Infighting over NAACP Chairman William Gibson’s spending habits raged Friday as a judge refused to block a weekend election for Gibson’s job and his only challenger said donations may dry up if Gibson stays.
“So many people are waiting for what the outcome will be, and they are waiting with checkbooks in hand,” said Myrlie Evers-Williams, widow of slain NAACP leader Medgar Evers, as she campaigned to unseat Gibson.
Informal tallies gave Gibson a majority of votes going into today’s election. But a band of dissidents who want to oust Gibson closed the gap slightly Friday, winning three of seven at-large seats on the 64-member board of directors.
However, the dissidents suffered a blow in court, as a state Supreme Court justice refused to delay the election until the board could learn the results of an audit of Gibson’s expense accounts.
Gibson has been accused of spending NAACP money on himself and making poor financial decisions that drove the nation’s oldest civil rights group $3 million into debt.
He has denied any wrongdoing, contending his critics are out to ruin his reputation so they can take control of the 86-year-old National Association for the Advancement of Colored People.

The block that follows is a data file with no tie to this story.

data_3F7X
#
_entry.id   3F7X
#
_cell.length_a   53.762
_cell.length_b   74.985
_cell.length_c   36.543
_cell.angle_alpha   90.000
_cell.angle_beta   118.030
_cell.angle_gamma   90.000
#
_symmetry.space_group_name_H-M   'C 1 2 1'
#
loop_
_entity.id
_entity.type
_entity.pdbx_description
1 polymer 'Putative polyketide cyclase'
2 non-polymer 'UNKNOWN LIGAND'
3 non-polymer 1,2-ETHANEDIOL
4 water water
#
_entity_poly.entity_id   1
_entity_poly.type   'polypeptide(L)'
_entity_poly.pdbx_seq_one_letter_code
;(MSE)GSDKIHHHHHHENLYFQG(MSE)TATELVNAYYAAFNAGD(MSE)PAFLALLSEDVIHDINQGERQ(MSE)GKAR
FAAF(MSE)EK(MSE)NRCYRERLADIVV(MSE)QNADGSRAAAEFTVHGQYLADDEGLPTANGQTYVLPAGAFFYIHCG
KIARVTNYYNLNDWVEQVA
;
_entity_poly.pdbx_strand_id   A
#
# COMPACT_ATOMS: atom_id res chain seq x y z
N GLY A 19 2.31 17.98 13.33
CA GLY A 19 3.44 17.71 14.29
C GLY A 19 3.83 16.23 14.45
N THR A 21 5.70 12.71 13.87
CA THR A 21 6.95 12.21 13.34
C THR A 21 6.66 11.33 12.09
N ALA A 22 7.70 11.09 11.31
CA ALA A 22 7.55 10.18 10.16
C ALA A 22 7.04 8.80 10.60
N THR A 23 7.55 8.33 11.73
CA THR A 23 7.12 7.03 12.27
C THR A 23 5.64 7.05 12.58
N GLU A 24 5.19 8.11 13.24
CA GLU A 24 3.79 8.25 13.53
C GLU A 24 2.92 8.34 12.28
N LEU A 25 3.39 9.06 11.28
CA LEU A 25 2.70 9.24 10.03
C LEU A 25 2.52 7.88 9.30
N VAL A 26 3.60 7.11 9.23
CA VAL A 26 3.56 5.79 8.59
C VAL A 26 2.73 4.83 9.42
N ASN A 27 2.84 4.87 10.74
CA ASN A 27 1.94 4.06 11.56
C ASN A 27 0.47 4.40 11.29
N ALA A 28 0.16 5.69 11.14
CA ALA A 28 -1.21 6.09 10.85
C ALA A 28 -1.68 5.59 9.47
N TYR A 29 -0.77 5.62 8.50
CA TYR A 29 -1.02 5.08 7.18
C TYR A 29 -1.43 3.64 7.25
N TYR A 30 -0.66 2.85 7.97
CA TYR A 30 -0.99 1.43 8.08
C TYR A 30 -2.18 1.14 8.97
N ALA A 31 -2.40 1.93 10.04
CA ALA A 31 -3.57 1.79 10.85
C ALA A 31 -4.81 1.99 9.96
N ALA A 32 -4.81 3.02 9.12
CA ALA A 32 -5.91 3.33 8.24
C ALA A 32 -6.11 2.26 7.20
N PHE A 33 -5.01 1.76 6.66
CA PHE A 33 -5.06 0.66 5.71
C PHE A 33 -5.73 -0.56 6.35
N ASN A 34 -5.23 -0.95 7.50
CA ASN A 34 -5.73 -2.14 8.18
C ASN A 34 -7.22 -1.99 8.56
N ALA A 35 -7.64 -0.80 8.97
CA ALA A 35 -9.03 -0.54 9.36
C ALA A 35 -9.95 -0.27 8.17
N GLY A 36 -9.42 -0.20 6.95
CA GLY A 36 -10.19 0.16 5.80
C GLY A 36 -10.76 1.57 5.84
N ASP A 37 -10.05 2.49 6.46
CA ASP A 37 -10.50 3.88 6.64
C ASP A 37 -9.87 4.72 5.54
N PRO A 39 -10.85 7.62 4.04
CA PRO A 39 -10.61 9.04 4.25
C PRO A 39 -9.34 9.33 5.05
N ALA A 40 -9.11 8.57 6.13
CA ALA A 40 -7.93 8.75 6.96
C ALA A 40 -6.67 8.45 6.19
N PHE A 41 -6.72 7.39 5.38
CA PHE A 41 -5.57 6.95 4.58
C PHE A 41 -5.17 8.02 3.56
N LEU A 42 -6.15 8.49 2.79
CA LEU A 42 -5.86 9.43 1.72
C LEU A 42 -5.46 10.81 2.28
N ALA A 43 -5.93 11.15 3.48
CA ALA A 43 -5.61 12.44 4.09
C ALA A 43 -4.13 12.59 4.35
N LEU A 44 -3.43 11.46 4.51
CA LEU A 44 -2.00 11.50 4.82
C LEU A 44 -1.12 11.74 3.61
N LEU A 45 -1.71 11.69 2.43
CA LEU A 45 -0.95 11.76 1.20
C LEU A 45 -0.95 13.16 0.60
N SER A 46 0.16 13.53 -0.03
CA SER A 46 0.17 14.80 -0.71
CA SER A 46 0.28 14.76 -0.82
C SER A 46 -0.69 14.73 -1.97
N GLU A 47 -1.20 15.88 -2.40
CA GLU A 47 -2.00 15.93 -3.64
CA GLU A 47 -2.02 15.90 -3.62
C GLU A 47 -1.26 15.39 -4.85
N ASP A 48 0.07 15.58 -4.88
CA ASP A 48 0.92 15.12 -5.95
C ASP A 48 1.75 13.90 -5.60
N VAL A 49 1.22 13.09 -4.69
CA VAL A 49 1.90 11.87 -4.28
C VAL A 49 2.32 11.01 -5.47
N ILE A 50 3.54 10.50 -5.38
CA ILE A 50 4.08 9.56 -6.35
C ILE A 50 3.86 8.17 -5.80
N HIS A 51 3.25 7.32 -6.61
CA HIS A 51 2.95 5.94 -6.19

Evers-Williams said it would be unfair to hold Gibson solely responsible for the debt, saying, “The responsibility, I feel, rests with all of us.”
She added that, if elected, she would work to heal relationships ruptured by the bitter battle over Gibson’s leadership. However, she also said she is “very fearful” for the NAACP’s survival “if we don’t settle these things tomorrow.”
“The NAACP is in trouble,” she said. “Our voice has not been heard recently.”
Privately, some board members said they didn’t think Gibson would try to repair damaged relationships. And they said that if Gibson emerges victorious, there would be so much bitterness on the board that the NAACP would be unable to accomplish anything.
“You’d have to swallow some things of immense proportions, that there ain’t nothing wrong with him anymore,” said one key board member who spoke on condition of anonymity.